The current GPU shortage isn't caused by the miners only. They has a huge role, but China, where most of the manufacturing is has a failed (zero COVID) lock down policy. So there is a decreased amount of capacity for graphics card production because of chinese lock downs AND an increased demand because of mining. The former is why I don't like centralized systems (and there are several reason's why I absolutely abhor that this centralization happened in China).

I thought The 'chips' in question are fabbed in Taiwan and South Korea. Not China?

Large scale mining operations use ASICS, not GPU's. It's mainly only the small time 'home' miners which use arrays of GPU's, which no doubt contributed to the shortage... but mainly pandemic and the cause for huge numbers of businesses to supply their workers with laptops for home working which cause something like 26% more computers to be sold in 2020 and the industry just wasn't prepared for that kind of mass demand. Perfect storm for the problem. imho.

rmay635703 wrote on 2022-01-23, 16:27:
Intels Starfighter was likely the saddest. […]
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ODwilly wrote on 2022-01-23, 08:19:
appiah4 wrote on 2022-01-23, 08:09:

Remember when 570s flooded the market during the prior crypto crash? Would be hillarious if 5000 series card had a huge dump on 2nd hand and 6500xt sold like shit 🤣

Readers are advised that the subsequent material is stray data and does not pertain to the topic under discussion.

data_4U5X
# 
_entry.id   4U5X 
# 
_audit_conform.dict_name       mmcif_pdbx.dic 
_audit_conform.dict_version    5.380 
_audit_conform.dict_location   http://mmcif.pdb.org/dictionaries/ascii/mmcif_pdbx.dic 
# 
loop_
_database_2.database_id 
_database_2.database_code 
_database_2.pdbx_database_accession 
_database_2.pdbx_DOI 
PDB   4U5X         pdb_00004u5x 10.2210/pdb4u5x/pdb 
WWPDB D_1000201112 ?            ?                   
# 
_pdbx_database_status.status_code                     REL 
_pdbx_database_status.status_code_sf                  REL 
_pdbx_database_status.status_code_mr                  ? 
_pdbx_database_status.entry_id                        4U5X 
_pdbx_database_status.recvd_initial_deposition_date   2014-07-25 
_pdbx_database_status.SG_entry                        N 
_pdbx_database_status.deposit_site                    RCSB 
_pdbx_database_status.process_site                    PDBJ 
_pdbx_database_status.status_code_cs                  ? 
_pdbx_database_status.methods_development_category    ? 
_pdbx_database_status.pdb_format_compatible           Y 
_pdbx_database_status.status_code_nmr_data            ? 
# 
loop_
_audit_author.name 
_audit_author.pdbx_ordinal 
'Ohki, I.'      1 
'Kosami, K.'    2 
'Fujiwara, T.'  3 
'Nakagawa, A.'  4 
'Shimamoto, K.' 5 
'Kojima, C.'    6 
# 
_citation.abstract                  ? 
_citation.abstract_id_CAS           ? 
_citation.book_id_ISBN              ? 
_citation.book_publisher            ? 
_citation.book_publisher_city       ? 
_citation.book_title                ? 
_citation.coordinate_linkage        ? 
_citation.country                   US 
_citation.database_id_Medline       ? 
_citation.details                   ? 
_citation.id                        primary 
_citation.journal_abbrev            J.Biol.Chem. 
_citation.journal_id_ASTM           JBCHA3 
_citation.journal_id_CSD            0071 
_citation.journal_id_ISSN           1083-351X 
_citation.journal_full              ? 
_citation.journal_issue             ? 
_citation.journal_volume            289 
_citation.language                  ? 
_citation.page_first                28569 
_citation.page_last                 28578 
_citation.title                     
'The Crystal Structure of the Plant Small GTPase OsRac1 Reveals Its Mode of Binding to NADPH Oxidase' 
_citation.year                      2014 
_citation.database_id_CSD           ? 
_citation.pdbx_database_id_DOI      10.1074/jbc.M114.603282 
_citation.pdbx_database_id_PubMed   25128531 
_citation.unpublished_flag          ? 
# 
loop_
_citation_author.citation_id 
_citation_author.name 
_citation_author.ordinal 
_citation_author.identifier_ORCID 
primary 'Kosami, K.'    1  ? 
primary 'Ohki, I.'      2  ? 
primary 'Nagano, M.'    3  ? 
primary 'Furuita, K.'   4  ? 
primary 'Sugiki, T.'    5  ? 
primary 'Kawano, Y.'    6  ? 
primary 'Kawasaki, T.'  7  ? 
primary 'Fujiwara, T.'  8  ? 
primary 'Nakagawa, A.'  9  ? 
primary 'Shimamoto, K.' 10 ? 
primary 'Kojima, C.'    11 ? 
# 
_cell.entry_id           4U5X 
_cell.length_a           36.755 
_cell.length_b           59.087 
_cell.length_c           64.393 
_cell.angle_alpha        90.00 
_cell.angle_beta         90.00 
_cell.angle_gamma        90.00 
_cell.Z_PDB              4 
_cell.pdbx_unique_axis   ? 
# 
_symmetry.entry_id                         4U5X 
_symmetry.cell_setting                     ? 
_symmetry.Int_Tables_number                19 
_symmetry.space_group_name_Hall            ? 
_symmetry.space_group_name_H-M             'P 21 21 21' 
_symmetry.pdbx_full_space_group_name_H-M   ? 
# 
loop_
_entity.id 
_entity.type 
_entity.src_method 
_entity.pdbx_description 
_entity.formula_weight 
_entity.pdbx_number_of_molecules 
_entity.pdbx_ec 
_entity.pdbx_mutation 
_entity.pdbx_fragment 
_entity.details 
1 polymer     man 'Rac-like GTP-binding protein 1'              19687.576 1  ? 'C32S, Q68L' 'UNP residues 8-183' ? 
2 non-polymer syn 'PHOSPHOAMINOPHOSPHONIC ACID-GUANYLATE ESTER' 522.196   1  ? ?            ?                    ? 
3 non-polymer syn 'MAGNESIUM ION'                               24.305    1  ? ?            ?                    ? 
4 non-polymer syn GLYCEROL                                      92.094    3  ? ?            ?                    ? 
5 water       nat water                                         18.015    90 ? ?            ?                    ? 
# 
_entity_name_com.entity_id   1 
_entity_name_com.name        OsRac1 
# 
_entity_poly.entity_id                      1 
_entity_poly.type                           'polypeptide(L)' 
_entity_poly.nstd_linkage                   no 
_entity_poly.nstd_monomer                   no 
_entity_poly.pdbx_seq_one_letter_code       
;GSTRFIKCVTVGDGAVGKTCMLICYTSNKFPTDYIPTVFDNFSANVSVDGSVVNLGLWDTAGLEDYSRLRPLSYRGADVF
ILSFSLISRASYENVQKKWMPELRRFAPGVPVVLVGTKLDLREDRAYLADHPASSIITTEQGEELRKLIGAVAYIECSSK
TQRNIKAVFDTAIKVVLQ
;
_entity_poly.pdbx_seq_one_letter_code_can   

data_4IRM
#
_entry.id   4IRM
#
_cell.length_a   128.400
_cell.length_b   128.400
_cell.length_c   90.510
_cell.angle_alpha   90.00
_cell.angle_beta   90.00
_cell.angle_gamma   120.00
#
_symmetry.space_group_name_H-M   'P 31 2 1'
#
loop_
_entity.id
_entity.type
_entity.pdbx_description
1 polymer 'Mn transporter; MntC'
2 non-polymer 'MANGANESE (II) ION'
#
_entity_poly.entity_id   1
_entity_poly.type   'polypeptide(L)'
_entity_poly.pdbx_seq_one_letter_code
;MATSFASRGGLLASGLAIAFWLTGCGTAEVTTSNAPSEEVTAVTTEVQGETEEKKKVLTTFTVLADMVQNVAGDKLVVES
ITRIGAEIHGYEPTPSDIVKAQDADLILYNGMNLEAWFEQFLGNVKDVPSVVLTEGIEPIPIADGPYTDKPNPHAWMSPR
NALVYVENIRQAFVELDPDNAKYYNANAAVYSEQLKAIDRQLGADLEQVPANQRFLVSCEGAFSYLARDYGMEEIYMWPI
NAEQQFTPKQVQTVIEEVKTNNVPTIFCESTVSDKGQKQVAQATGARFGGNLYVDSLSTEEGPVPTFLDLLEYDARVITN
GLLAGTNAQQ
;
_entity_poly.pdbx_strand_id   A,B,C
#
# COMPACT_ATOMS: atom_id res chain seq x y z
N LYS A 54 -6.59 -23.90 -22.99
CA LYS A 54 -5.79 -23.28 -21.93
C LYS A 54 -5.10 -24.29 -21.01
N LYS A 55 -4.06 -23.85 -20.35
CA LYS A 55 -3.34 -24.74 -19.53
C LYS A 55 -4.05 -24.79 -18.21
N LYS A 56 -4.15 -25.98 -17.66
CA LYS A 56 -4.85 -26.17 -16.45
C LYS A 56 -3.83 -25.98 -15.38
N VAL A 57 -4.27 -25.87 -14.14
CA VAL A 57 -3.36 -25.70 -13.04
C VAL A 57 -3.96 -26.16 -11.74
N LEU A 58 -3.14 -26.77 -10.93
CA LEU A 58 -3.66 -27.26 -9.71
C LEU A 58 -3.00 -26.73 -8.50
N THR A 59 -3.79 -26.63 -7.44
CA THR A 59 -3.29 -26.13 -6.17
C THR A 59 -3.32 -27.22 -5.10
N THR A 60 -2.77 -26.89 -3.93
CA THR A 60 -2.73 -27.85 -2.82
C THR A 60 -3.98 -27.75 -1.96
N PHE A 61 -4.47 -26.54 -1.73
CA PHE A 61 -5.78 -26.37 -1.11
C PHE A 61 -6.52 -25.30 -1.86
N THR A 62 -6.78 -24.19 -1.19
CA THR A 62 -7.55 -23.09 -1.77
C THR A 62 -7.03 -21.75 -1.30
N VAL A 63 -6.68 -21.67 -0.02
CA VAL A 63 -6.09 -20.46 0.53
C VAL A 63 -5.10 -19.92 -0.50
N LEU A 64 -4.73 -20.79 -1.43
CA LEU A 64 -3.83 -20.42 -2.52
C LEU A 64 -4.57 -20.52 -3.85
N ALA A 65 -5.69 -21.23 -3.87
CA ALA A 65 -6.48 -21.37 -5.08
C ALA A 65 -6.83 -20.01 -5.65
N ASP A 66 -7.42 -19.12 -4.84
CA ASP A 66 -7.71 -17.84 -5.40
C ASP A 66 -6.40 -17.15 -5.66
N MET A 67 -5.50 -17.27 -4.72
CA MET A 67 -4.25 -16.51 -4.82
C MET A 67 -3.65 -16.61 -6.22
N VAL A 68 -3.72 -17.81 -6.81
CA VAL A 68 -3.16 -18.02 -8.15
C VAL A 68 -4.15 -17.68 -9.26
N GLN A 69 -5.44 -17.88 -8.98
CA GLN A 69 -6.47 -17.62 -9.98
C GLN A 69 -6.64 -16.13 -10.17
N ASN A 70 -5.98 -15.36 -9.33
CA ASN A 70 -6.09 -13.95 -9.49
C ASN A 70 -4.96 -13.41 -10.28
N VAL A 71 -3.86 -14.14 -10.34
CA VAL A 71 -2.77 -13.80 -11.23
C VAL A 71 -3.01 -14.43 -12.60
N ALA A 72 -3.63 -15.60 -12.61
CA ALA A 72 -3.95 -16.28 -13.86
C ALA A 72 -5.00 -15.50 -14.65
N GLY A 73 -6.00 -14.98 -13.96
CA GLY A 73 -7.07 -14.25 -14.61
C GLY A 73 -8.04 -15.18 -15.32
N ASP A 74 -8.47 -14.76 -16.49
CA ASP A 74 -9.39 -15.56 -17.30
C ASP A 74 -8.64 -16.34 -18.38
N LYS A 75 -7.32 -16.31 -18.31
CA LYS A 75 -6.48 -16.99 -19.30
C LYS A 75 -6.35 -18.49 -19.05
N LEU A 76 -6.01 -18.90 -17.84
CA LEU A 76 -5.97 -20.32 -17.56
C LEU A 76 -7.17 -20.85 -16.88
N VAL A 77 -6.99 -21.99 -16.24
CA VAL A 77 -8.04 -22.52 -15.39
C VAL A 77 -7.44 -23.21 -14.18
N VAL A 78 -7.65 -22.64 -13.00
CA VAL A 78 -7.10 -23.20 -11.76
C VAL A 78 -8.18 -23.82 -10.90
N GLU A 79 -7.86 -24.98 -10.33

The 6500xt is the saddest GPU launch in the last 2 decades.

Intels Starfighter was likely the saddest.

Intels Alchemist launch will likely be the saddest
If it releases, I recall January release timelines which are now already being mentioned in hush tones as actually becoming Q2

When we get to Q2 see if we get rumors of Q3 and so on

I think O'Dwilly is referring to the fact that AMD wrote a blog about how 4GB just wasn't enough for gamers these days to have a stab at the competitors... then released a low-end GPU with 4GB... then deleted their blog, which in escence makes the 6500XT a quick shove out the door GPU which the manufacturer has already said isn't up to their own standards of what a GPU in 2021 should be.... face palm.

https://videocardz.com/newz/amd-removes-its-b … 6500xt-graphics

Still they are not the only ones clutching at straws atm.. nVidia are also rehashing their dated architecture for a 'new' 3050... and even in their own literature, compared the RT performance against previous nVidia cards which don't even support RT... 🤣

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so while it does feel Intel will probably miss their own Q1 2022 release date for their discrete GPU's at least they have something (which apparently performs better than first thought) and (as of writing), still not missed the Q1 deadline with something that isn't vapourware.